New Consumer Research Studies Cannibalization Effect of C-store Delivery

Delivery service

CHICAGO — By adding delivery to its menu of services, convenience stores have the opportunity to attract new customers to their brand.

According to recent poll of customers by Vroom Delivery, 80.6 percent of delivery customers would not have otherwise visited the same store in-person to make a purchase had home delivery not been available.

Of those customers that would not have visited the store, slightly more than a quarter indicated that they would have ordered online from a competitor, 13 percent would have driven to a competitor's store, and 53 percent would not have purchased anything at all.

Six percent said they would have still visited the same brand but at a different physical store.

Of the 19.4 percent of customers that would have otherwise driven to the same store to pick up the order, the average delivery transaction size of these customers was still nearly $45 — notably larger than the average in-store transaction of less than $9, according to Vroom.

The e-commerce platform, which is specific to the convenience store channel, also asked customers their primary reasons for ordering delivery. The reasons include:

  • Delivery was more convenient than driving to the store (51 percent);
  • Safety concerns due to the pandemic (39 percent);
  • Lack of transportation or inability to drive at the time the order was placed (29 percent); and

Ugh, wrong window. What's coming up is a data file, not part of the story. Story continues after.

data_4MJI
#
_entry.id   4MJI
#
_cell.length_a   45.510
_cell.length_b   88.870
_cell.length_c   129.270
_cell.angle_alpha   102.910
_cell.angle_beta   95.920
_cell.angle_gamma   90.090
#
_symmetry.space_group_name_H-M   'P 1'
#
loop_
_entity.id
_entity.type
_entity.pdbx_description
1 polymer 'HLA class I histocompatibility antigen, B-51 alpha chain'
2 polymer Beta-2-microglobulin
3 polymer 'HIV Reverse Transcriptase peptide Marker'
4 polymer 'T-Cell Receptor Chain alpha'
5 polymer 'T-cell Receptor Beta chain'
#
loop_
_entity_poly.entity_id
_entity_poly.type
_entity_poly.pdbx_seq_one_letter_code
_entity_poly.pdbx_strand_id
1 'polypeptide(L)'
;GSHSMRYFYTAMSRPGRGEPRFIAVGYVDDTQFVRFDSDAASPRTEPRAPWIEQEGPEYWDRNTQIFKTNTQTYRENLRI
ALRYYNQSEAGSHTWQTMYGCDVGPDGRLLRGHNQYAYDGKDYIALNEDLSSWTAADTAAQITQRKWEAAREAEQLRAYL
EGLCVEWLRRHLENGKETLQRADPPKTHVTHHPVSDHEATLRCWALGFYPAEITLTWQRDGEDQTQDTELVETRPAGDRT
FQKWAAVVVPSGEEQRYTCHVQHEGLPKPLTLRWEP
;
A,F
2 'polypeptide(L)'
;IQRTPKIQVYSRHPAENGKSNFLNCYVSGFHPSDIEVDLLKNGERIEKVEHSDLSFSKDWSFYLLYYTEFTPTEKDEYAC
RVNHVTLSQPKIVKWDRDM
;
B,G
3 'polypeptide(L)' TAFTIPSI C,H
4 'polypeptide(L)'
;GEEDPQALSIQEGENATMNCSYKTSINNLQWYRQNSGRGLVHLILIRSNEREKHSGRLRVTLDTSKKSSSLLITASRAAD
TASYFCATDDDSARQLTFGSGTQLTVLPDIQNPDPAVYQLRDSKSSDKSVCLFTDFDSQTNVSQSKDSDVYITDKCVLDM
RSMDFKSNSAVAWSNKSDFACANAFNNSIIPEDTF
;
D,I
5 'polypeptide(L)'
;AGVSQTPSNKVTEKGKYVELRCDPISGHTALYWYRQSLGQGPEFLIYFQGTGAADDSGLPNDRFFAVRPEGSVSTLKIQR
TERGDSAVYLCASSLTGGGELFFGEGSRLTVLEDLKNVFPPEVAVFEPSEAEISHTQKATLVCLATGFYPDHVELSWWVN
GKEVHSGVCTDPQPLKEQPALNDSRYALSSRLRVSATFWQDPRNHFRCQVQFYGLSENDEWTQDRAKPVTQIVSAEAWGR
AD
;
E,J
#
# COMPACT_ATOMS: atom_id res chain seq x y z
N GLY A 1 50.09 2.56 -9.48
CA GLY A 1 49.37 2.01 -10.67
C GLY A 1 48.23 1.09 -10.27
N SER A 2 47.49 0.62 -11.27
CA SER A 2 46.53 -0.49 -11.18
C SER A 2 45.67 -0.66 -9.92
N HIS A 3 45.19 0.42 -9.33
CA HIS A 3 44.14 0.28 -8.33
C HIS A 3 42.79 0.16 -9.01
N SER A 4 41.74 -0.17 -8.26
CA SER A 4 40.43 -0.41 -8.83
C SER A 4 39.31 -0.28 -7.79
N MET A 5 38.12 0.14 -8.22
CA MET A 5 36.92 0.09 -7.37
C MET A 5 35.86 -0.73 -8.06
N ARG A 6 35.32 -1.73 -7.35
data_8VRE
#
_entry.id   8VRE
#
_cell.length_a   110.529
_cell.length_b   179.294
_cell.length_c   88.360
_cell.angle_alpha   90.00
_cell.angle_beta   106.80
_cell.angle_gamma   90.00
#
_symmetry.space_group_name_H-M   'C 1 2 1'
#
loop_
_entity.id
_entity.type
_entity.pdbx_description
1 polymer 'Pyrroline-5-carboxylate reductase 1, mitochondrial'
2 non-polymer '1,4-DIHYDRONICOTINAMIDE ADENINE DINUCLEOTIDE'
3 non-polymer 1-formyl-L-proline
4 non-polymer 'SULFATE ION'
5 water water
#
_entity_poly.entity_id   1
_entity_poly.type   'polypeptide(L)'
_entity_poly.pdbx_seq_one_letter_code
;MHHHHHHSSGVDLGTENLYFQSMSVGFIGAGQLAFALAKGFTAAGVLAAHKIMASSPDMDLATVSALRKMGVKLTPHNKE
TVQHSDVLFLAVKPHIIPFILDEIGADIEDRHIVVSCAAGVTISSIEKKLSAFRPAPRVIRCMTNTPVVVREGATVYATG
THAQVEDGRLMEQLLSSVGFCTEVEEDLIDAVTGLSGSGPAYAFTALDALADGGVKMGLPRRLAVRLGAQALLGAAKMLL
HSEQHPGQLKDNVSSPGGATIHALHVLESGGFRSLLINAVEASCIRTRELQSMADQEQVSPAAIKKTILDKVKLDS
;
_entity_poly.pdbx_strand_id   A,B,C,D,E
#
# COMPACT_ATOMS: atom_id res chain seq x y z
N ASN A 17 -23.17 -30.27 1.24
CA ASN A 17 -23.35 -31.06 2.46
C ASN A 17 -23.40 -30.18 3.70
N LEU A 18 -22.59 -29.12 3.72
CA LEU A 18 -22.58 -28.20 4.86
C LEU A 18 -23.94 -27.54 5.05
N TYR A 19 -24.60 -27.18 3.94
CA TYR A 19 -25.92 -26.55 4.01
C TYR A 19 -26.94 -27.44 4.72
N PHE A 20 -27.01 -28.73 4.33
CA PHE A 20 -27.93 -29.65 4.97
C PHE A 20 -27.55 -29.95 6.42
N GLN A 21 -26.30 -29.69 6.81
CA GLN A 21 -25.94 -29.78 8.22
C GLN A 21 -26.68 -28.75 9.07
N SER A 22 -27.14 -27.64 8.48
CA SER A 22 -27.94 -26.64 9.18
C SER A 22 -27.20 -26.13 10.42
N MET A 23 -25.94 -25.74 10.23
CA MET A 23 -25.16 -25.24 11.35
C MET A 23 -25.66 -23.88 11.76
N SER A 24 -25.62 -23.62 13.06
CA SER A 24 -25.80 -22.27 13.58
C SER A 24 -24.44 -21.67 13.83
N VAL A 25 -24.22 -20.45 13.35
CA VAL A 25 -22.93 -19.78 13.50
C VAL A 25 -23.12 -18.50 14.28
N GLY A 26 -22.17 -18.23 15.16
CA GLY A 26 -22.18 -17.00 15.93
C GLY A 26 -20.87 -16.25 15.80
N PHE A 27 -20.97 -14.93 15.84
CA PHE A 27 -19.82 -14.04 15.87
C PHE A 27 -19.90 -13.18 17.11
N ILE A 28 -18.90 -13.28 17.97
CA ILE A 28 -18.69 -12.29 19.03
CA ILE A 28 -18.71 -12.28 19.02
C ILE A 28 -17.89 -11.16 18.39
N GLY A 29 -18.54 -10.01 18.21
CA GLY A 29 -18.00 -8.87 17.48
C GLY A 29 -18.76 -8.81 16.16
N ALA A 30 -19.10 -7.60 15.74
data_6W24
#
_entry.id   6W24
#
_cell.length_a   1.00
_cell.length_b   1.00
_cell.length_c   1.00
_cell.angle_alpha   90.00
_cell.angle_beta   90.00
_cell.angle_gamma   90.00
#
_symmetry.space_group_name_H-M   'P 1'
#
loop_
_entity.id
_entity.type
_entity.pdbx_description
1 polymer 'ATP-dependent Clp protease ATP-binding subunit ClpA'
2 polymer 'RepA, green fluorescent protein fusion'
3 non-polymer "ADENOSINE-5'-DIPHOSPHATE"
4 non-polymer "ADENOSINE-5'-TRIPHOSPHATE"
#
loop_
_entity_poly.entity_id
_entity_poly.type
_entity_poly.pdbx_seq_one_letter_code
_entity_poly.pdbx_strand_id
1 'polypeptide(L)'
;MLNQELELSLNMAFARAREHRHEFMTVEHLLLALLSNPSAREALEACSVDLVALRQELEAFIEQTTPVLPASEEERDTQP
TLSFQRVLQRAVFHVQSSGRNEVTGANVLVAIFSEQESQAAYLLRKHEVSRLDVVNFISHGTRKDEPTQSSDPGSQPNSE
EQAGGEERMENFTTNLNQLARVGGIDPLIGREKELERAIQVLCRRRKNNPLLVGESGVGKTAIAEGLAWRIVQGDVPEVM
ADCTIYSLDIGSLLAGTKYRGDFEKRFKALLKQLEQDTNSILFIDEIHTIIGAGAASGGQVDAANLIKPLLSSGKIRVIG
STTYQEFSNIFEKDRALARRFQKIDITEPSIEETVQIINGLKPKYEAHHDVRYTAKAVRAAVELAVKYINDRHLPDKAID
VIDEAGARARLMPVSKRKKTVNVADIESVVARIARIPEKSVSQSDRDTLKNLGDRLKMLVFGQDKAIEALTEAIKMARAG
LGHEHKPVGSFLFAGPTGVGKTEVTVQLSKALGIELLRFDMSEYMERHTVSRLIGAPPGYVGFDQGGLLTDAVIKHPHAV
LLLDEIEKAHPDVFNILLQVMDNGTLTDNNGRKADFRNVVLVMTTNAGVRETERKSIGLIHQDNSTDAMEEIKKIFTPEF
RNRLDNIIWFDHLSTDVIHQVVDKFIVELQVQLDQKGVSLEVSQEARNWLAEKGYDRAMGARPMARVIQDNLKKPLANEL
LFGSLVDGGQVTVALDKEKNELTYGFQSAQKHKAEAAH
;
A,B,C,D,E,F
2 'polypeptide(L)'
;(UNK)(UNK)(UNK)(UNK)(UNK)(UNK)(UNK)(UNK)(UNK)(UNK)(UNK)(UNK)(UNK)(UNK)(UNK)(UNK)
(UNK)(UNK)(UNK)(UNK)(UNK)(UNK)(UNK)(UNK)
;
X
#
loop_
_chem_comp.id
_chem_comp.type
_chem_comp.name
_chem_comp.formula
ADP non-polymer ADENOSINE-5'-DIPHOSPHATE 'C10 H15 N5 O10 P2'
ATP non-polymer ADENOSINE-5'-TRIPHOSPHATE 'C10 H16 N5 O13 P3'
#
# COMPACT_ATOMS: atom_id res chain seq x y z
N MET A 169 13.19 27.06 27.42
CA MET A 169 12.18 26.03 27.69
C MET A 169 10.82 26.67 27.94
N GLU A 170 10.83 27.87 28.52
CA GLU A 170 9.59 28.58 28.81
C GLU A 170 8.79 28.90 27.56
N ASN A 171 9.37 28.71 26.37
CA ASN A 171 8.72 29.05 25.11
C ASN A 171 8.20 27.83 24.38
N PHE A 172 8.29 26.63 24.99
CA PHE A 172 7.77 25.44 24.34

• Health and mobility issues (14 percent).

When looking at a customer's satisfaction of the delivery service, more than a quarter of all five-star reviews on Vroom Delivery specifically mention the consumer's interaction with the driver as their primary reason for their positive experience.  

Unlike most third-party e-commerce companies, c-stores primarily use their own staff for deliveries through Chicago-based Vroom. When consumers have an issue with their order on delivery platforms, two-thirds blame both the business and the delivery service. For those stores who utilize third parties for the fulfillment, this can be a significant risk to their brands as they are unable to correct poor customer service, Vroom noted.

Vroom's data also shows a side benefit of branded delivery as it relates to advertising effectiveness on social media. According to the company, ads that show employee drivers in their company uniforms tend to outperform ads that do not show the delivery personnel or that utilize stock footage by over two times.

It  also increases engagement of ads by over three times, as people often recognize the individual in the ad and are more likely to comment or share on social media.